APRIL 10th 2017

GOOD CHARLOTTE
Review by Lana Muirhead
Photos by Peter Ruttan
http://www.metaltitans.com/concertpics/good-charlotte/

 

First things first: I missed Movements and Palaye Royale.  Given that, there will be no words here for them.  Sorry guys, but on a happier note, apparently they’re all “really nice guys”.

I made it in for the last four songs of Silverstein’s set at the Commodore.  I caught them playing at the Imperial last March and was lukewarm about them then.  This night, however, they seemed to turn up the metal and tone down the pop-y alternative sound I associated them to.  I was rocked harder than expected, with a flurry more raunchiness and raw hardcore sound.  I enjoyed what I saw from Shane Told (vocals), Paul Marc Rousseau (lead guitar), Josh Bradford (rhythm guitar), Billy Hamilton (bass, backing vocals), and Paul Koehler (drums, percussion), though I have not followed the 17 years they’ve been together in one form or another.  They have crafted themselves after their obvious influences (Green Day, Orchid, NOFX, Descendents, etc.) and their energy permeates the room with little effort.  They brought it tonight and I warmed up to them in a way I really couldn’t based on the last performance.

As for being at a show where the headliner is Good Charlotte, I definitely felt the proverbial goth at a pep rally.  I was seriously surprised at the number of people and the age range present.  From the 19 year olds through to the Golden 60s, everyone seemed to have a place in their musical mindset for Good Charlotte.

Though I technically grew up in these guys’ era (they formed back in 1996), I never really got into them.  I couldn’t help but know some of their radio hits from the pre-satellite radio/i-what-have-yous, but was only ever a fair-weather listener. When Joel Madden (vocals), Benji Madden (guitar, backing vocals), Billy Martin (guitar), Paul Thomas (bass), and Dean Butterworth (drums) took to the stage, I remembered why.  This band was literally the birth of radio pop-punk.  Having said that, GC has had commercial success and still seems to be cultivating new fans from strange corners.

Launching directly into their set, Good Charlotte opened with “The Anthem”, continued with “Girls & Boys”, “Life Changes”, “Hold On”, “Makeshift Love”, “Little Things”, newbie and emotionally charged “The Outfield”, “The River” (the studio version of which has M. Shadows and Synyster Gates of Avenged Sevenfold assisting on vocals and guitar, respectively), “I Don’t Wanna Be In Love”, and closer “Lifestyles of the Rich and Famous”, to name a few.  As detached as I felt from the whole scene, young and old alike were fist-pumping and singing along to every song. The guys on stage were very humble and appreciative of the support they saw in Vancouver; and played puppet master with the pliable peons in the crowd.  If Joel called for claps, the crowd gave them thunder.  But while the lyrics and band members have grown up, the gimmicks have not.  Still playing the shy, loser, high school outcasts of yore, afraid of girls and popular kids, the brothers Madden had me thinking I was back in the saddest parts of high school: instead of being a confident, wannabe-drunk adult trying to recapture some youthful nostalgia.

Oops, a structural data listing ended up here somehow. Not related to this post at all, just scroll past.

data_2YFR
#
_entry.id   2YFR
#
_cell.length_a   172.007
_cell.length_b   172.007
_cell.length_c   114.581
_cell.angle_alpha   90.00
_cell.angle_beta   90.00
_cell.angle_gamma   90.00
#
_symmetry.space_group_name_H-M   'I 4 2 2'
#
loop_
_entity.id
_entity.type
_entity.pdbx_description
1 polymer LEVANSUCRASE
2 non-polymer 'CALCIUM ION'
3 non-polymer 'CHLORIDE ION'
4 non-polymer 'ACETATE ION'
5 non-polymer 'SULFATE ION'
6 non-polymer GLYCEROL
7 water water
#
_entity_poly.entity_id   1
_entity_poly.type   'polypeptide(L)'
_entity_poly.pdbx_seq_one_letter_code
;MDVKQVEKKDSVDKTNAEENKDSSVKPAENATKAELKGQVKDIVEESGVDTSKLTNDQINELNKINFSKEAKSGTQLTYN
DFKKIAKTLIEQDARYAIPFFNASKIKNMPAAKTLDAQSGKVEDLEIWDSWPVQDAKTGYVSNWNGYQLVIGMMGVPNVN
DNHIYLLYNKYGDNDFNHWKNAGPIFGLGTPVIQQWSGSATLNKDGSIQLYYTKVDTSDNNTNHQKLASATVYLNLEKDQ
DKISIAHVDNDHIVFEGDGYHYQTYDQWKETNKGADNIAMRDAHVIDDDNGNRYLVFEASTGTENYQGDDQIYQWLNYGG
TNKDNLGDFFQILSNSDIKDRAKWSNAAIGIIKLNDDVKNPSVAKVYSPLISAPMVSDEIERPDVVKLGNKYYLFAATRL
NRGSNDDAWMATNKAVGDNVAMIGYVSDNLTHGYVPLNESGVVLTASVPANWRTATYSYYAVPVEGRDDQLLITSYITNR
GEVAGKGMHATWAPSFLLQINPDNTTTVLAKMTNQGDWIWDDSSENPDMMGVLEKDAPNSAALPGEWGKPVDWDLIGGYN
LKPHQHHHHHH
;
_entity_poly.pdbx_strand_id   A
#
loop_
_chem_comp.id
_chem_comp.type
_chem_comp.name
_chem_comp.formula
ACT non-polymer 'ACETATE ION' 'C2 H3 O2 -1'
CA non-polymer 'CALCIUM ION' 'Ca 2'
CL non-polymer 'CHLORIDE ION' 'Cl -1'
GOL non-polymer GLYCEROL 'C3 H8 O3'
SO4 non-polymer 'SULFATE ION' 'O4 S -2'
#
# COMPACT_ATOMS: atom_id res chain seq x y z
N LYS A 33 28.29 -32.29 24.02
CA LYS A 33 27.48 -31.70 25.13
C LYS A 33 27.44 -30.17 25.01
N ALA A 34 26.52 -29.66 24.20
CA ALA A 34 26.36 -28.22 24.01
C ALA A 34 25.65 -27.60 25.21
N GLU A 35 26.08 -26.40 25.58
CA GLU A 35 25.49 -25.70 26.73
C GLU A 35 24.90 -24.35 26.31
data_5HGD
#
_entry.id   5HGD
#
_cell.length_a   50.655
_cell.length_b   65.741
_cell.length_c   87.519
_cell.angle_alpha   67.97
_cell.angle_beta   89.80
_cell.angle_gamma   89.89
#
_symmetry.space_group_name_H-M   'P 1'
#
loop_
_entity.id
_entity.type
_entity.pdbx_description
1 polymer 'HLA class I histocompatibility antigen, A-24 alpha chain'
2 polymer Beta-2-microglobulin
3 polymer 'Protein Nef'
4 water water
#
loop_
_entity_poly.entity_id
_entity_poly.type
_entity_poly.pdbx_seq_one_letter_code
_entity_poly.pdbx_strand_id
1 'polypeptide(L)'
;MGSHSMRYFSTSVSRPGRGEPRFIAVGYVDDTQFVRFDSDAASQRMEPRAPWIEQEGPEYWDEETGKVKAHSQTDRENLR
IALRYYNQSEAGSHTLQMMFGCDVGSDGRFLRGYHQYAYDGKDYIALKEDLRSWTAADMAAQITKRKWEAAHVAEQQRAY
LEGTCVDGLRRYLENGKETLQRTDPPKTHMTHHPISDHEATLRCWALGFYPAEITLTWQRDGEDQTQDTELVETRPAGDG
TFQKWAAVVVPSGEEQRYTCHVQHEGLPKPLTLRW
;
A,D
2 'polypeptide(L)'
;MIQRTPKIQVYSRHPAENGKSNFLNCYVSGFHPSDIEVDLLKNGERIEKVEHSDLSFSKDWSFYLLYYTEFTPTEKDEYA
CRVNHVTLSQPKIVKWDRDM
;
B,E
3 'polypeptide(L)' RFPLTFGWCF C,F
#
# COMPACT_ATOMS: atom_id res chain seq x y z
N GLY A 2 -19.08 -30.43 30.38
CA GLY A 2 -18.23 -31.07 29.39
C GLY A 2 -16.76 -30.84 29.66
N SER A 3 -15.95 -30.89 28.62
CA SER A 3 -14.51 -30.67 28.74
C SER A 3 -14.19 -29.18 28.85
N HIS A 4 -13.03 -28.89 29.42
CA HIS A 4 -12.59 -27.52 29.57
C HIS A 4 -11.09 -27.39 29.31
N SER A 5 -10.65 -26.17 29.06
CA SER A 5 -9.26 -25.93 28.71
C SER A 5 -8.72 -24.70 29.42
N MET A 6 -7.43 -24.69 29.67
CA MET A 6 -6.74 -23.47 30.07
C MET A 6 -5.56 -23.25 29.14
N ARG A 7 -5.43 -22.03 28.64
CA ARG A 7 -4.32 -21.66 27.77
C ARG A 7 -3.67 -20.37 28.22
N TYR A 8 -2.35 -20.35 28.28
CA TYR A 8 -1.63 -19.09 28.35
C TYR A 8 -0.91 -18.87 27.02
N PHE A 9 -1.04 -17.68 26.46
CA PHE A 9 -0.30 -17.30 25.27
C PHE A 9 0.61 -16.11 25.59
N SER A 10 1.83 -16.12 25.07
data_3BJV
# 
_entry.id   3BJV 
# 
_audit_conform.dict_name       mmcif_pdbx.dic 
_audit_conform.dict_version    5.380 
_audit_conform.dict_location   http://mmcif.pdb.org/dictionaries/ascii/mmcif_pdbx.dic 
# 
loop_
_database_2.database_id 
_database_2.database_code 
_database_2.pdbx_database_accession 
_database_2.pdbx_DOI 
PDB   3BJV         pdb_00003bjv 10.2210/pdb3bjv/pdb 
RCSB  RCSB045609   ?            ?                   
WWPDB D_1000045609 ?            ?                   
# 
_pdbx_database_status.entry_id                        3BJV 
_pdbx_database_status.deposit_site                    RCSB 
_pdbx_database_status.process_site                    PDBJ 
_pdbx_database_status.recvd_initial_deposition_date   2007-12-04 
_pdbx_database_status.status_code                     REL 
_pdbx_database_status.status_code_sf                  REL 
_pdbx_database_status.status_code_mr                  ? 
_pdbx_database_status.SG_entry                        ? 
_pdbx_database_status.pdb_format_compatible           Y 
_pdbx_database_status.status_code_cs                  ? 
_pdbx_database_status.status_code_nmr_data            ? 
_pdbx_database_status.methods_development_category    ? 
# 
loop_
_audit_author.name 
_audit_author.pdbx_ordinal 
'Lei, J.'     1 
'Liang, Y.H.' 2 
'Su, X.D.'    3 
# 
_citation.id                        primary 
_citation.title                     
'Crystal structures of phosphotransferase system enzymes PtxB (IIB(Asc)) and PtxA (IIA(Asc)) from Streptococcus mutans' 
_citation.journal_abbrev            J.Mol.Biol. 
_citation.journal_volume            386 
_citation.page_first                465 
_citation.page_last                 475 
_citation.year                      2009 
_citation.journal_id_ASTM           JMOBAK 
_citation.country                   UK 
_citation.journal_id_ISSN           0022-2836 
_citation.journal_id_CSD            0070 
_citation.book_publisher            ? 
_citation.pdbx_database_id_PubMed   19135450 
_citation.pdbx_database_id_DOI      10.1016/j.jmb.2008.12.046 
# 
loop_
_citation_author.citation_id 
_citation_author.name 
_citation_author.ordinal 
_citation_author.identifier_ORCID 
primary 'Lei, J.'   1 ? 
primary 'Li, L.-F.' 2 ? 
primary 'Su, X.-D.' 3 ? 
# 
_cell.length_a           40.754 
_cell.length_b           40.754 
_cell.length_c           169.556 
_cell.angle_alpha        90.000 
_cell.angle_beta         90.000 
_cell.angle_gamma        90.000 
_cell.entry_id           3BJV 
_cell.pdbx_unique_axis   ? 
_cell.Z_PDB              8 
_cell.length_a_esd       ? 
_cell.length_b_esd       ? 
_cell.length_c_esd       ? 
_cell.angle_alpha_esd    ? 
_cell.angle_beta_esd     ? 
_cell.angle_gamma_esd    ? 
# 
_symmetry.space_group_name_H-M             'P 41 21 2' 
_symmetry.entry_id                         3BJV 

I cannot admit defeat on this one and say Good Charlotte sold me their brand of got-back-at-the-bullies Kool-Aid, but I can say that despite their success, they’ve kept their core values and integrity, and continue to craft their lyrics accordingly. They remain the poster children for the rags to riches fairytale. Even if I cannot label myself with a “fan” patch on the faded denim cutoff, I have nothing but respect for these guys.  Once you dig a little into the background that drove the bus to their place on the stage, it’s essentially impossible not to admire the power of their fuel.